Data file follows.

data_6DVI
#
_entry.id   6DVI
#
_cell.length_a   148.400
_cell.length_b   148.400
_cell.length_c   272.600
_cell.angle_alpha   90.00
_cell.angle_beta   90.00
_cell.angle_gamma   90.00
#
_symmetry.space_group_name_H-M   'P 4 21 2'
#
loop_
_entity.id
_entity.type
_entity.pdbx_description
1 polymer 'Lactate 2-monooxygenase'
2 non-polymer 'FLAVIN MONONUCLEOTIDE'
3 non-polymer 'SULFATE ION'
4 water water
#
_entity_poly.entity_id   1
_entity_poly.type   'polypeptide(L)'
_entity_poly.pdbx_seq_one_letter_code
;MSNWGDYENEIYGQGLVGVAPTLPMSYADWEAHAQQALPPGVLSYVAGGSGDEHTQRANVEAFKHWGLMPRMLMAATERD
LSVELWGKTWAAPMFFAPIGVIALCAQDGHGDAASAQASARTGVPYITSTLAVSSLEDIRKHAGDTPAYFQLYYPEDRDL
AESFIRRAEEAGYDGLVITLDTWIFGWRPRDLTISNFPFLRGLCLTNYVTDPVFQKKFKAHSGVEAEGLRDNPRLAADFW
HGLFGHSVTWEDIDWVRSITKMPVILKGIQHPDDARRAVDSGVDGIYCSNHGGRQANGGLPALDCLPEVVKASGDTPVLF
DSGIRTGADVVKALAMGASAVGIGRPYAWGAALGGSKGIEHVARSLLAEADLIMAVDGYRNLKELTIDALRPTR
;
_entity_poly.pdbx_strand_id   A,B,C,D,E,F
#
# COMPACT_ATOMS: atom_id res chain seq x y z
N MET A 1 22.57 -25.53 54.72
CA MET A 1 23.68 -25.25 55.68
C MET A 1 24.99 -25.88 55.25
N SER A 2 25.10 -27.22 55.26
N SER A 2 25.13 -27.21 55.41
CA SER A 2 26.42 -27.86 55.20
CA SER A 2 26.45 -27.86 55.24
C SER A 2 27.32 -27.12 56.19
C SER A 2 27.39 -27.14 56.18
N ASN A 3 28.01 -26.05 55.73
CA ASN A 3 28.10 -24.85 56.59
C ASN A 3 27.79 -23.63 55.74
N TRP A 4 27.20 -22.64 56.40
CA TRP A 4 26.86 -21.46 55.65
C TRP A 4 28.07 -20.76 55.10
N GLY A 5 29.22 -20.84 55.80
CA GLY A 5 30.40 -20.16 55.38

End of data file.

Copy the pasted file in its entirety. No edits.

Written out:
data_6DVI
#
_entry.id   6DVI
#
_cell.length_a   148.400
_cell.length_b   148.400
_cell.length_c   272.600
_cell.angle_alpha   90.00
_cell.angle_beta   90.00
_cell.angle_gamma   90.00
#
_symmetry.space_group_name_H-M   'P 4 21 2'
#
loop_
_entity.id
_entity.type
_entity.pdbx_description
1 polymer 'Lactate 2-monooxygenase'
2 non-polymer 'FLAVIN MONONUCLEOTIDE'
3 non-polymer 'SULFATE ION'
4 water water
#
_entity_poly.entity_id   1
_entity_poly.type   'polypeptide(L)'
_entity_poly.pdbx_seq_one_letter_code
;MSNWGDYENEIYGQGLVGVAPTLPMSYADWEAHAQQALPPGVLSYVAGGSGDEHTQRANVEAFKHWGLMPRMLMAATERD
LSVELWGKTWAAPMFFAPIGVIALCAQDGHGDAASAQASARTGVPYITSTLAVSSLEDIRKHAGDTPAYFQLYYPEDRDL
AESFIRRAEEAGYDGLVITLDTWIFGWRPRDLTISNFPFLRGLCLTNYVTDPVFQKKFKAHSGVEAEGLRDNPRLAADFW
HGLFGHSVTWEDIDWVRSITKMPVILKGIQHPDDARRAVDSGVDGIYCSNHGGRQANGGLPALDCLPEVVKASGDTPVLF
DSGIRTGADVVKALAMGASAVGIGRPYAWGAALGGSKGIEHVARSLLAEADLIMAVDGYRNLKELTIDALRPTR
;
_entity_poly.pdbx_strand_id   A,B,C,D,E,F
#
# COMPACT_ATOMS: atom_id res chain seq x y z
N MET A 1 22.57 -25.53 54.72
CA MET A 1 23.68 -25.25 55.68
C MET A 1 24.99 -25.88 55.25
N SER A 2 25.10 -27.22 55.26
N SER A 2 25.13 -27.21 55.41
CA SER A 2 26.42 -27.86 55.20
CA SER A 2 26.45 -27.86 55.24
C SER A 2 27.32 -27.12 56.19
C SER A 2 27.39 -27.14 56.18
N ASN A 3 28.01 -26.05 55.73
CA ASN A 3 28.10 -24.85 56.59
C ASN A 3 27.79 -23.63 55.74
N TRP A 4 27.20 -22.64 56.40
CA TRP A 4 26.86 -21.46 55.65
C TRP A 4 28.07 -20.76 55.10
N GLY A 5 29.22 -20.84 55.80
CA GLY A 5 30.40 -20.16 55.38